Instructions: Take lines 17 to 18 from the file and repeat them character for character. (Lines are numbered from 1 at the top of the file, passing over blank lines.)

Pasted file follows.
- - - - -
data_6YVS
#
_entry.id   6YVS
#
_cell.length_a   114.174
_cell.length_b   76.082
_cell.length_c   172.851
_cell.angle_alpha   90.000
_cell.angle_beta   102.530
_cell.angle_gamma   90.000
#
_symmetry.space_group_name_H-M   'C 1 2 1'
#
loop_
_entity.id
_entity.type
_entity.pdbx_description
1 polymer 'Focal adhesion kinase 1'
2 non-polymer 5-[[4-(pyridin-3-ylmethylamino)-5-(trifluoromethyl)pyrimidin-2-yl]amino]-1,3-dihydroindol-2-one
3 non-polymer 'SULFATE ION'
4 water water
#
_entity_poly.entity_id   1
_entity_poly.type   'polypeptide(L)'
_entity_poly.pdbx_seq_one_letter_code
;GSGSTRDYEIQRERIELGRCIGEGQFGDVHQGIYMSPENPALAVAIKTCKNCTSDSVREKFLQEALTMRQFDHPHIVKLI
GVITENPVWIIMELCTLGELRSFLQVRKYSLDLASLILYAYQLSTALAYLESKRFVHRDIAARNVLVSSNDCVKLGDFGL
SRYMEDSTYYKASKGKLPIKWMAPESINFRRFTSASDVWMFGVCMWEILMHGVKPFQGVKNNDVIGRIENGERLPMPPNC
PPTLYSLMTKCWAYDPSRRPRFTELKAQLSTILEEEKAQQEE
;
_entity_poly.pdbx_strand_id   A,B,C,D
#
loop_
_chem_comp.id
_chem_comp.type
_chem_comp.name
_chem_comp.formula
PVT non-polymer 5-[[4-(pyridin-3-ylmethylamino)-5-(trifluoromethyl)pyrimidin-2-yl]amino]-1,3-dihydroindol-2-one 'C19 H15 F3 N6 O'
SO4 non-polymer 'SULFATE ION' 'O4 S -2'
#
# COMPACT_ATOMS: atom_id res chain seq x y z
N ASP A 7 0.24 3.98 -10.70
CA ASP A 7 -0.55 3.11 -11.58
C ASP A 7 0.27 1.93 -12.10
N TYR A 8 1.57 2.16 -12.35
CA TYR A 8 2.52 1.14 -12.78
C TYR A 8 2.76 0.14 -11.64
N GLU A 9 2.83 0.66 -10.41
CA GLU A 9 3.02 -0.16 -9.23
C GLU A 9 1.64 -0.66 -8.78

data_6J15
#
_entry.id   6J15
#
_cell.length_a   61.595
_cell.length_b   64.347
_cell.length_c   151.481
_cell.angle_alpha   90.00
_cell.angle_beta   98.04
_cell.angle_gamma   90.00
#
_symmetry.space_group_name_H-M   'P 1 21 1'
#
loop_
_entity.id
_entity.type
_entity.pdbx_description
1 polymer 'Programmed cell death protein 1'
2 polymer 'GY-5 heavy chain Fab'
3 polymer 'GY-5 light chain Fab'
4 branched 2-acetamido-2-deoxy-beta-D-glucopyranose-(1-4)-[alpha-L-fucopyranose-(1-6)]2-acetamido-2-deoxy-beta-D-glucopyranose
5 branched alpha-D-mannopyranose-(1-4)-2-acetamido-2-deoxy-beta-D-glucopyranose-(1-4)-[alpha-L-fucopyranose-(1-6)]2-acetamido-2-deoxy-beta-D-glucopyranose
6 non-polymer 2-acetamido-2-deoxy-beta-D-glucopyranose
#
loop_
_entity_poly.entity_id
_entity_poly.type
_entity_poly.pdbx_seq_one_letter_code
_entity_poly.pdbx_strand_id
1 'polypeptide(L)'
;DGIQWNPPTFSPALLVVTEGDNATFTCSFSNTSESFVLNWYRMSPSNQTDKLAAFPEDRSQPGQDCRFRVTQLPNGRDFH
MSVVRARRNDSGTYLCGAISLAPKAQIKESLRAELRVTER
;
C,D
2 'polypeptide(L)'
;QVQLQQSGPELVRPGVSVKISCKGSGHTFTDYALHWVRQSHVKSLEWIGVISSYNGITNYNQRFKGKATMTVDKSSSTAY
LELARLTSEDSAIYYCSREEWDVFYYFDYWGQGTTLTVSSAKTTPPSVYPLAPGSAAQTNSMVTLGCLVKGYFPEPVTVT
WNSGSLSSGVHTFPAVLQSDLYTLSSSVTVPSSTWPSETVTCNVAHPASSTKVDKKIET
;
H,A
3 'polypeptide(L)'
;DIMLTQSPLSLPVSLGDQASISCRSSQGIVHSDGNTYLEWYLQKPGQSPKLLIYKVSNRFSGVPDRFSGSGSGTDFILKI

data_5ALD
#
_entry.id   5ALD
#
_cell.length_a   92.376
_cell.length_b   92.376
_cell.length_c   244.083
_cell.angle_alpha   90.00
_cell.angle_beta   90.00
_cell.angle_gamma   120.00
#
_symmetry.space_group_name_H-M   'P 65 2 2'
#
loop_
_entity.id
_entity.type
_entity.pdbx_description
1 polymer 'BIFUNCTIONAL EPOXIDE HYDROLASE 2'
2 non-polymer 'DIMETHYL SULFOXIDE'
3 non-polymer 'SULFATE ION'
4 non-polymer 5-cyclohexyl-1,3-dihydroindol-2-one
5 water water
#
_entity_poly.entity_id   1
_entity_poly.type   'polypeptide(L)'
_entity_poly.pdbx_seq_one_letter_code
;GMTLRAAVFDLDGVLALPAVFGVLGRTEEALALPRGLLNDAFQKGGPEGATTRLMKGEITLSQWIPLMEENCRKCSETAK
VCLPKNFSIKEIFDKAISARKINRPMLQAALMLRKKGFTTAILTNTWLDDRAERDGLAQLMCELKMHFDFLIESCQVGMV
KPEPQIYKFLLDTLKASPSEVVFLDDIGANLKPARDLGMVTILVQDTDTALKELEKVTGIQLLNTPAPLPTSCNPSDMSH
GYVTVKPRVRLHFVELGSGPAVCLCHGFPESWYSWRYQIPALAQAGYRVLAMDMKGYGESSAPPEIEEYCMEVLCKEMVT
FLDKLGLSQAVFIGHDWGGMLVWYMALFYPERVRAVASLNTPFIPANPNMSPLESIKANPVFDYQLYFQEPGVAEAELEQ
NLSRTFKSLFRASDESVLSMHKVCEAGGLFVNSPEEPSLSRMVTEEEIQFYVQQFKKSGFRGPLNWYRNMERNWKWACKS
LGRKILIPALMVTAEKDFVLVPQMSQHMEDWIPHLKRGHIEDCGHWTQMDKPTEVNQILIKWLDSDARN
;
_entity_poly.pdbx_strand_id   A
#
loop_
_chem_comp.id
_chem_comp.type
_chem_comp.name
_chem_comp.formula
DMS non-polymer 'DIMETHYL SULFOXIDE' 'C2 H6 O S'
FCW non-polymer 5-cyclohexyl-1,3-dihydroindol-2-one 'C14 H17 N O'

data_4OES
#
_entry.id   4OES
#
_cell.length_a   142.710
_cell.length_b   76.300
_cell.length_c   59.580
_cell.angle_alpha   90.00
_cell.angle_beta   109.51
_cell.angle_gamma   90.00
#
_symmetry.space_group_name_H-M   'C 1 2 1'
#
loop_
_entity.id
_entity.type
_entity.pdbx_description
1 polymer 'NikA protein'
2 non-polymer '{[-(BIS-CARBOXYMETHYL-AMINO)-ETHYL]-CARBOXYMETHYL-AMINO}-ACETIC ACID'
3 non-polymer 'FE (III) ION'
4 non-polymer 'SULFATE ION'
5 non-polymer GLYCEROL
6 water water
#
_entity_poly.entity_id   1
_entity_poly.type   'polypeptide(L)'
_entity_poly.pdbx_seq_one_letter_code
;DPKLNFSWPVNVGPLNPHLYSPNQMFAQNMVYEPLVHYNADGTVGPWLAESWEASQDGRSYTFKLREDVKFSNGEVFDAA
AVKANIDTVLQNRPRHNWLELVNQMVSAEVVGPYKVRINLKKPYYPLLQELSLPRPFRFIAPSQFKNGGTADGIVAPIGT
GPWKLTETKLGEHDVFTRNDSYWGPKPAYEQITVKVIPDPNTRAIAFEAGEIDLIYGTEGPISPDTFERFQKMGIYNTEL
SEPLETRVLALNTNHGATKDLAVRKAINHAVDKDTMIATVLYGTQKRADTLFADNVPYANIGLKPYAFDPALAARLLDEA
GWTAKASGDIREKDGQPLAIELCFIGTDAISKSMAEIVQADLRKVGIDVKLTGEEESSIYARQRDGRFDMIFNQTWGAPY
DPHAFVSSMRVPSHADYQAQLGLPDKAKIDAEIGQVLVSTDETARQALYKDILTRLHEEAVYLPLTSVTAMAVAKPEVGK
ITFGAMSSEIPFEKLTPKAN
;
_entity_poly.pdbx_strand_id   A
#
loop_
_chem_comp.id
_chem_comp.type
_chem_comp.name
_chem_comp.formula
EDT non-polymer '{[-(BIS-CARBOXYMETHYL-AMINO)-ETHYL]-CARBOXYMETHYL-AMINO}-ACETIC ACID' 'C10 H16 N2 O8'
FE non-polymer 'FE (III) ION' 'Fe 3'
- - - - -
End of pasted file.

_entity.pdbx_description
1 polymer 'Focal adhesion kinase 1'